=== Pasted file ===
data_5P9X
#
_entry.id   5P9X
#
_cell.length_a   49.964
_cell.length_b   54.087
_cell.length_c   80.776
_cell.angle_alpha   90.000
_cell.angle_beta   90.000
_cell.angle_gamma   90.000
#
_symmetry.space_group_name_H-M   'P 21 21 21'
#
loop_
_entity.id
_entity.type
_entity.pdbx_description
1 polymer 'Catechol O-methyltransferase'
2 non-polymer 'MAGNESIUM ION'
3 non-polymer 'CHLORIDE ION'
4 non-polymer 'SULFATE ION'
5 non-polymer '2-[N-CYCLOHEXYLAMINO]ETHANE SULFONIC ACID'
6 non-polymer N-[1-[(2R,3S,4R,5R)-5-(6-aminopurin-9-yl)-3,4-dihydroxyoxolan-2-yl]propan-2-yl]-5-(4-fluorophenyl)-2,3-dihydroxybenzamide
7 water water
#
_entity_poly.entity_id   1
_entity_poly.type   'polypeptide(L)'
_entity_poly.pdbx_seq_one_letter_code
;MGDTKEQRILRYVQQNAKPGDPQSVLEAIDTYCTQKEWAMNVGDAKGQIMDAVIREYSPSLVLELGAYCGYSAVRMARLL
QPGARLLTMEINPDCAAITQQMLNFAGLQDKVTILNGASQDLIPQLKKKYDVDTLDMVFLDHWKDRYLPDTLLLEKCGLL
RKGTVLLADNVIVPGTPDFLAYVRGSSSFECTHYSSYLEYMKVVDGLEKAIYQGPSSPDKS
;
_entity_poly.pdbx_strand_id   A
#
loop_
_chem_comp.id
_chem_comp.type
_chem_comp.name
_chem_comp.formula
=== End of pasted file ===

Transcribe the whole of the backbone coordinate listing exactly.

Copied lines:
data_5P9X
#
_entry.id   5P9X
#
_cell.length_a   49.964
_cell.length_b   54.087
_cell.length_c   80.776
_cell.angle_alpha   90.000
_cell.angle_beta   90.000
_cell.angle_gamma   90.000
#
_symmetry.space_group_name_H-M   'P 21 21 21'
#
loop_
_entity.id
_entity.type
_entity.pdbx_description
1 polymer 'Catechol O-methyltransferase'
2 non-polymer 'MAGNESIUM ION'
3 non-polymer 'CHLORIDE ION'
4 non-polymer 'SULFATE ION'
5 non-polymer '2-[N-CYCLOHEXYLAMINO]ETHANE SULFONIC ACID'
6 non-polymer N-[1-[(2R,3S,4R,5R)-5-(6-aminopurin-9-yl)-3,4-dihydroxyoxolan-2-yl]propan-2-yl]-5-(4-fluorophenyl)-2,3-dihydroxybenzamide
7 water water
#
_entity_poly.entity_id   1
_entity_poly.type   'polypeptide(L)'
_entity_poly.pdbx_seq_one_letter_code
;MGDTKEQRILRYVQQNAKPGDPQSVLEAIDTYCTQKEWAMNVGDAKGQIMDAVIREYSPSLVLELGAYCGYSAVRMARLL
QPGARLLTMEINPDCAAITQQMLNFAGLQDKVTILNGASQDLIPQLKKKYDVDTLDMVFLDHWKDRYLPDTLLLEKCGLL
RKGTVLLADNVIVPGTPDFLAYVRGSSSFECTHYSSYLEYMKVVDGLEKAIYQGPSSPDKS
;
_entity_poly.pdbx_strand_id   A
#
loop_
_chem_comp.id
_chem_comp.type
_chem_comp.name
_chem_comp.formula